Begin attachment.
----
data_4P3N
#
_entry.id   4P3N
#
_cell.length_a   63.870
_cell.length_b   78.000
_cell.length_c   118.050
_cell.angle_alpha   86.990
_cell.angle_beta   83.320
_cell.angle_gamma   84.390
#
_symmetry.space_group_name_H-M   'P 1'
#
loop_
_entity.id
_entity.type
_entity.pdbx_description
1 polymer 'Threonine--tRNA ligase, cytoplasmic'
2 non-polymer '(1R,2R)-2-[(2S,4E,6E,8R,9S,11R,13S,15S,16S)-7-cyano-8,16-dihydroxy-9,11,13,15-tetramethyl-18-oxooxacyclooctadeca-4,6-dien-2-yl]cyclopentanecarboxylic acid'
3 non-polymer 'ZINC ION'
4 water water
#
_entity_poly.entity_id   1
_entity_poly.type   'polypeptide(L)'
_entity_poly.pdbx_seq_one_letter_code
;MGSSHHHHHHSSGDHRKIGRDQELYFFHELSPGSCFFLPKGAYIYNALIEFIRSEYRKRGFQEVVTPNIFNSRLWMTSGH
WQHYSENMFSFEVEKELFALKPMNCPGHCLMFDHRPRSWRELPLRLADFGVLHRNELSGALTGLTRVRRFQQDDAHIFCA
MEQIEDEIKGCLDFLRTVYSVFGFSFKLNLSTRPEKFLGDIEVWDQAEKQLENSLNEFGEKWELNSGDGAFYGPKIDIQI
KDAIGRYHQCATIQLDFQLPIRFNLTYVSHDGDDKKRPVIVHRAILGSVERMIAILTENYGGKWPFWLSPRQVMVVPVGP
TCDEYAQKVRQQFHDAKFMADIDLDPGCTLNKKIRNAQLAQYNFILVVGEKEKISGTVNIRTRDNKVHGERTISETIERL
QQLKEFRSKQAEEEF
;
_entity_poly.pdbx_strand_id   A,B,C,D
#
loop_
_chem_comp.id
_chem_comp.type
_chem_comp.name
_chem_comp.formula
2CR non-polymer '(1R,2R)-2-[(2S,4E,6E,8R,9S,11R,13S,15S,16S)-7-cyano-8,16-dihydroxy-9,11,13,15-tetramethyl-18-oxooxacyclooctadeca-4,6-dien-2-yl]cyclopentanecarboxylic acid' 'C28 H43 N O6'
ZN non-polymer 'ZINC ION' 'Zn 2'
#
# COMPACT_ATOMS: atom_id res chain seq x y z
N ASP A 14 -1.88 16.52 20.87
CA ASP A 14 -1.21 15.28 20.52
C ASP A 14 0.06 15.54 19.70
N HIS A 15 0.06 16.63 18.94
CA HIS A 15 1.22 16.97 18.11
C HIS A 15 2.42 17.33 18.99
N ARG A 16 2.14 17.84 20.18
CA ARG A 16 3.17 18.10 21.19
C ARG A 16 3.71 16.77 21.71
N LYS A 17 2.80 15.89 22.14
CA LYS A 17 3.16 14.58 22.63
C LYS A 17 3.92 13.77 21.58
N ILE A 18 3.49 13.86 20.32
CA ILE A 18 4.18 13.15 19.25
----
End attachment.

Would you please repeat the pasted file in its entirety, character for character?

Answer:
data_4P3N
#
_entry.id   4P3N
#
_cell.length_a   63.870
_cell.length_b   78.000
_cell.length_c   118.050
_cell.angle_alpha   86.990
_cell.angle_beta   83.320
_cell.angle_gamma   84.390
#
_symmetry.space_group_name_H-M   'P 1'
#
loop_
_entity.id
_entity.type
_entity.pdbx_description
1 polymer 'Threonine--tRNA ligase, cytoplasmic'
2 non-polymer '(1R,2R)-2-[(2S,4E,6E,8R,9S,11R,13S,15S,16S)-7-cyano-8,16-dihydroxy-9,11,13,15-tetramethyl-18-oxooxacyclooctadeca-4,6-dien-2-yl]cyclopentanecarboxylic acid'
3 non-polymer 'ZINC ION'
4 water water
#
_entity_poly.entity_id   1
_entity_poly.type   'polypeptide(L)'
_entity_poly.pdbx_seq_one_letter_code
;MGSSHHHHHHSSGDHRKIGRDQELYFFHELSPGSCFFLPKGAYIYNALIEFIRSEYRKRGFQEVVTPNIFNSRLWMTSGH
WQHYSENMFSFEVEKELFALKPMNCPGHCLMFDHRPRSWRELPLRLADFGVLHRNELSGALTGLTRVRRFQQDDAHIFCA
MEQIEDEIKGCLDFLRTVYSVFGFSFKLNLSTRPEKFLGDIEVWDQAEKQLENSLNEFGEKWELNSGDGAFYGPKIDIQI
KDAIGRYHQCATIQLDFQLPIRFNLTYVSHDGDDKKRPVIVHRAILGSVERMIAILTENYGGKWPFWLSPRQVMVVPVGP
TCDEYAQKVRQQFHDAKFMADIDLDPGCTLNKKIRNAQLAQYNFILVVGEKEKISGTVNIRTRDNKVHGERTISETIERL
QQLKEFRSKQAEEEF
;
_entity_poly.pdbx_strand_id   A,B,C,D
#
loop_
_chem_comp.id
_chem_comp.type
_chem_comp.name
_chem_comp.formula
2CR non-polymer '(1R,2R)-2-[(2S,4E,6E,8R,9S,11R,13S,15S,16S)-7-cyano-8,16-dihydroxy-9,11,13,15-tetramethyl-18-oxooxacyclooctadeca-4,6-dien-2-yl]cyclopentanecarboxylic acid' 'C28 H43 N O6'
ZN non-polymer 'ZINC ION' 'Zn 2'
#
# COMPACT_ATOMS: atom_id res chain seq x y z
N ASP A 14 -1.88 16.52 20.87
CA ASP A 14 -1.21 15.28 20.52
C ASP A 14 0.06 15.54 19.70
N HIS A 15 0.06 16.63 18.94
CA HIS A 15 1.22 16.97 18.11
C HIS A 15 2.42 17.33 18.99
N ARG A 16 2.14 17.84 20.18
CA ARG A 16 3.17 18.10 21.19
C ARG A 16 3.71 16.77 21.71
N LYS A 17 2.80 15.89 22.14
CA LYS A 17 3.16 14.58 22.63
C LYS A 17 3.92 13.77 21.58
N ILE A 18 3.49 13.86 20.32
CA ILE A 18 4.18 13.15 19.25